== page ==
On Tuesday, Arun Jaitley had spoken of the government's intent to hike the FDI cap in the sector to 100% from 26% at present— a move that has been resisted by the defence ministry for years.With Jaitley holding both the finance and defence portfolios, opposition may be muted this time. In any case, during his election campaign Prime Minister Narendra Modi had announced his support for greater private participation in the defence sector.
    The commerce& industry ministry has suggested a graded foreign investment ceiling. It has suggested a cap of 49% FDI for companies that do not transfer technology, while in ventures where the foreign partner is willing to transfer knowhow, the government intends to allow up to 74% FDI, and there will be no cap (100% FDI) for companies engaged in manufacturing state-of-the art equipment and machinery or those undertaking modernization projects.

    The cap on foreign investment will include funds routed through FDI, portfolio flows (FII) and investment by non-resident Indians, said a source, who did not wish to be identified. To ensure security compliance, sources said, all proposals will be routed through the Foreign Investment Promotion Board (FIPB) which has representatives from the home ministry and other security agencies.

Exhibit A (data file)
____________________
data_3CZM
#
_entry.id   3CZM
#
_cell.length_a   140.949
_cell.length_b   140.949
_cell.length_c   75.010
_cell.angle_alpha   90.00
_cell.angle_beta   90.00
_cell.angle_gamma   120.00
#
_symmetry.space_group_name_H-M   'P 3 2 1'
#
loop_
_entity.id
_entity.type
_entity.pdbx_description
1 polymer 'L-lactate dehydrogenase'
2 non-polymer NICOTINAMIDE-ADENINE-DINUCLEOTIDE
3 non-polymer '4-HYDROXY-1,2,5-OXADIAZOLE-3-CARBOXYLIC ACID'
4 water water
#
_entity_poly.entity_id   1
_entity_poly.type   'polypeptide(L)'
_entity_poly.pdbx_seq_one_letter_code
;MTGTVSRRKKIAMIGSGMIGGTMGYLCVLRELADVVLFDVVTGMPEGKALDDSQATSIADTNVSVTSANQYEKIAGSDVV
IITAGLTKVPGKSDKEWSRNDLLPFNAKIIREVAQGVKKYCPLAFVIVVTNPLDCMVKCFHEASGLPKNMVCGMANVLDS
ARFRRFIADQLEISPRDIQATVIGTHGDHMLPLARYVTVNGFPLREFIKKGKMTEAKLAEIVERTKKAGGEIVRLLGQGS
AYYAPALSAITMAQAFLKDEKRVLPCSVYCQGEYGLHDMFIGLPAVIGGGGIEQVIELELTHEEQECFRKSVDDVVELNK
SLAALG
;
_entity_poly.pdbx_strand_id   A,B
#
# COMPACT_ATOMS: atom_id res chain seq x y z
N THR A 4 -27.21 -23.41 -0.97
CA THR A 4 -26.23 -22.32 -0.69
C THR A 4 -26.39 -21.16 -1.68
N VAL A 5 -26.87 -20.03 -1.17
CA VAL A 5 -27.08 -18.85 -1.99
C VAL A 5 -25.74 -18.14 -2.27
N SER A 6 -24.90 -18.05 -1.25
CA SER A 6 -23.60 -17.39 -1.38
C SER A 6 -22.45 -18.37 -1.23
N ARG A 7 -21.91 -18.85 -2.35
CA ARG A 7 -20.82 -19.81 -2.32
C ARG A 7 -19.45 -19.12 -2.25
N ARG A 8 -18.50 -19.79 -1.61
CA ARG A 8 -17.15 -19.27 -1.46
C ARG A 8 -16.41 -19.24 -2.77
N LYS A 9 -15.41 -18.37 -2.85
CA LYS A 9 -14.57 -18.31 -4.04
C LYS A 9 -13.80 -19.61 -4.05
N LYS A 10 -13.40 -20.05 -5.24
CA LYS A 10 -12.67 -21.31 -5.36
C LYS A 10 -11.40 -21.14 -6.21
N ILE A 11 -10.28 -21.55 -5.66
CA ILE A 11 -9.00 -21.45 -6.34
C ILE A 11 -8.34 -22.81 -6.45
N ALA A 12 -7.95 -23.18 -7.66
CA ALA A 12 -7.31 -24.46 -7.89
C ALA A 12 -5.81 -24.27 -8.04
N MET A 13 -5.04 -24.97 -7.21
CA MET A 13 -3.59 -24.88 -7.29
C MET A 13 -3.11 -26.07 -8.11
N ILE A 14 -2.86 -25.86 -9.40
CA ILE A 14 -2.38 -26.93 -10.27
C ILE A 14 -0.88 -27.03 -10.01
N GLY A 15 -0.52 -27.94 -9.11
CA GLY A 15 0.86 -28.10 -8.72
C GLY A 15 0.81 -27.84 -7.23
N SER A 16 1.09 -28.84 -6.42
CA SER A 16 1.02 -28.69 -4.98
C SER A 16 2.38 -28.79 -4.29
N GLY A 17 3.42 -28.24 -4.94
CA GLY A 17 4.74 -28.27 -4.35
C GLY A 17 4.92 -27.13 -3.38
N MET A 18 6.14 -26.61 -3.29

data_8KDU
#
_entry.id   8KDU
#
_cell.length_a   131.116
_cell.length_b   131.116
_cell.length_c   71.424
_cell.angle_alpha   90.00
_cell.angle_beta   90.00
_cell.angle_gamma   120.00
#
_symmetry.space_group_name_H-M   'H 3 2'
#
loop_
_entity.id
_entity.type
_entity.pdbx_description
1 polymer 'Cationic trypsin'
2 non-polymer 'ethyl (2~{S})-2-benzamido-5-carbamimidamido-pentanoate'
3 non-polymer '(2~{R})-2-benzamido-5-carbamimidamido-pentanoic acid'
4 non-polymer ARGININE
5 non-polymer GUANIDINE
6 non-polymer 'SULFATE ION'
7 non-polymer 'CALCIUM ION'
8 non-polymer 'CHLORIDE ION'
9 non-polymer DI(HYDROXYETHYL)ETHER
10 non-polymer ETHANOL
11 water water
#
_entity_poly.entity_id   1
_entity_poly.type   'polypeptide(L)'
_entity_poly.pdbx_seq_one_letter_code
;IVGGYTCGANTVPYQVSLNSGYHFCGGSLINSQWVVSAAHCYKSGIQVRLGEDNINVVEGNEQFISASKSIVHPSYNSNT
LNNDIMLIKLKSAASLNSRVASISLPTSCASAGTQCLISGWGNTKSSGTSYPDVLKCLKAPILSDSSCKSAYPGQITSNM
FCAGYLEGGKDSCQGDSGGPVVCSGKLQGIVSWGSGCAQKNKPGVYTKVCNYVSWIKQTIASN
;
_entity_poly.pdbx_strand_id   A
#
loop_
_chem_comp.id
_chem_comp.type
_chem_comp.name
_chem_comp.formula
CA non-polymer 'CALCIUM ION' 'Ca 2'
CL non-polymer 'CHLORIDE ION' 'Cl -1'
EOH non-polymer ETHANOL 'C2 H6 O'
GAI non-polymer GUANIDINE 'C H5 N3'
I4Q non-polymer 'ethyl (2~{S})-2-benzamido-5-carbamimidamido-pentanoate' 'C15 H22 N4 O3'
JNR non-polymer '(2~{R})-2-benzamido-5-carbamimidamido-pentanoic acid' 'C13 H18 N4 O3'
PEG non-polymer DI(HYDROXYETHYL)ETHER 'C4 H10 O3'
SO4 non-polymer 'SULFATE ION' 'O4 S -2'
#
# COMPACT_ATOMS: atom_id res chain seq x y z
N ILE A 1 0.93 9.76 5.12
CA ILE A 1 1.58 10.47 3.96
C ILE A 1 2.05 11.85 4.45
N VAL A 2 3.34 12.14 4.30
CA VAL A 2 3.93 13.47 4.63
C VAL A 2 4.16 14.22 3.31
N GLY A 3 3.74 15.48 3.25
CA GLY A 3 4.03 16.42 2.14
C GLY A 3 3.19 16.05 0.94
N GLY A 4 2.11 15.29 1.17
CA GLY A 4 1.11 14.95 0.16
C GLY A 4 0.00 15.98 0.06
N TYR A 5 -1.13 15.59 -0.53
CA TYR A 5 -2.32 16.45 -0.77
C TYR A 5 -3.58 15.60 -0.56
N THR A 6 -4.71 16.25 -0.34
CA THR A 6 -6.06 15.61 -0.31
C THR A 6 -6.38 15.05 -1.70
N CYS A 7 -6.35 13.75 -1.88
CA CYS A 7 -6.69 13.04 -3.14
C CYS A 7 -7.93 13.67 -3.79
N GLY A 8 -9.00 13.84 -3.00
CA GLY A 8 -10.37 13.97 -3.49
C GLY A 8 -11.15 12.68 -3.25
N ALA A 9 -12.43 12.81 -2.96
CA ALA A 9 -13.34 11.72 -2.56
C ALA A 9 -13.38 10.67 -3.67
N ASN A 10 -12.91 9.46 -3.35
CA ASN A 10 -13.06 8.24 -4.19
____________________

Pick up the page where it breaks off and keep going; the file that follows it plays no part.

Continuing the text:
While the UPA government too had said that the FDI cap in defence would be raised there was no actual movement on the ground and the rules remained vague.
    On May 23, TOI had reported that the department of industrial policy and promotion (DIPP) in the commerce& industry ministry is ready with proposals to ease the FDI rules for defence, railways and e-commerce.
    The government is keen to ease foreign investment rules to send a signal to global industry that it is truly open for business now.
     
    Last edited: May 30, 2014
  5. mattster

    mattster Respected Member Senior Member

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    Wow.......now that's what I call a bold move.
     
  6. Bhadra

    Bhadra Defence Professionals Defence Professionals Senior Member

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    The present cap of 26 per cent in FDI has failed to attract the state of the art
    technology in the defence sector.

    Increase of cap from 26 per cent to 49 per cent will not give any additional say to the foreign investor in the affairs of the company
    as per the provisions of the Company Law.


    Therefore, increasing FDI cap from 26 per cent to 49 per cent as is being advocated by some industries associations will not really help us in getting the best technology partners to invest in India. By merely increasing the limit from 26 per cent to 49 per cent we may be accused by posterity of doing too little and too late.

    Therefore, in case we really want to have the state-of-the-art-technology, we have to permit anything above 50 per cent if not 100 per cent.

    It may be, therefore, desirable to allow either 100 per cent or 74 per cent as in the case of telecom sector.